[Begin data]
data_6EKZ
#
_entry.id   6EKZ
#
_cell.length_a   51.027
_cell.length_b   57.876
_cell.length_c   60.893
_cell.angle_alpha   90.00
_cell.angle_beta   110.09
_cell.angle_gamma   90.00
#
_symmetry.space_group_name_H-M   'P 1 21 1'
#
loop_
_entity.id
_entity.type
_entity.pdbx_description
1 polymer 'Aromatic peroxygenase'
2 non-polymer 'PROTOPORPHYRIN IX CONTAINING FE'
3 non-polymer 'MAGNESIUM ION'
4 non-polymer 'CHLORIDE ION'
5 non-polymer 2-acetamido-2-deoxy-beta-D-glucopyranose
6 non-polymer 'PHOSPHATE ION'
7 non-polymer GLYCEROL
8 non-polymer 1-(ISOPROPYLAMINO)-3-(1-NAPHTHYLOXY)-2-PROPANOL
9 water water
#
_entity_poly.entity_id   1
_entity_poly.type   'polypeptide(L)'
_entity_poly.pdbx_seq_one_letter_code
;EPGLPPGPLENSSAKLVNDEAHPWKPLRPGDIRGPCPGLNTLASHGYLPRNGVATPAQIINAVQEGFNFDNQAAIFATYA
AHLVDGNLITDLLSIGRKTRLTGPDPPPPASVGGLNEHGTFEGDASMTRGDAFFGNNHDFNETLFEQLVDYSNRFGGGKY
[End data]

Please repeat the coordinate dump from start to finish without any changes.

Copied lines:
data_6EKZ
#
_entry.id   6EKZ
#
_cell.length_a   51.027
_cell.length_b   57.876
_cell.length_c   60.893
_cell.angle_alpha   90.00
_cell.angle_beta   110.09
_cell.angle_gamma   90.00
#
_symmetry.space_group_name_H-M   'P 1 21 1'
#
loop_
_entity.id
_entity.type
_entity.pdbx_description
1 polymer 'Aromatic peroxygenase'
2 non-polymer 'PROTOPORPHYRIN IX CONTAINING FE'
3 non-polymer 'MAGNESIUM ION'
4 non-polymer 'CHLORIDE ION'
5 non-polymer 2-acetamido-2-deoxy-beta-D-glucopyranose
6 non-polymer 'PHOSPHATE ION'
7 non-polymer GLYCEROL
8 non-polymer 1-(ISOPROPYLAMINO)-3-(1-NAPHTHYLOXY)-2-PROPANOL
9 water water
#
_entity_poly.entity_id   1
_entity_poly.type   'polypeptide(L)'
_entity_poly.pdbx_seq_one_letter_code
;EPGLPPGPLENSSAKLVNDEAHPWKPLRPGDIRGPCPGLNTLASHGYLPRNGVATPAQIINAVQEGFNFDNQAAIFATYA
AHLVDGNLITDLLSIGRKTRLTGPDPPPPASVGGLNEHGTFEGDASMTRGDAFFGNNHDFNETLFEQLVDYSNRFGGGKY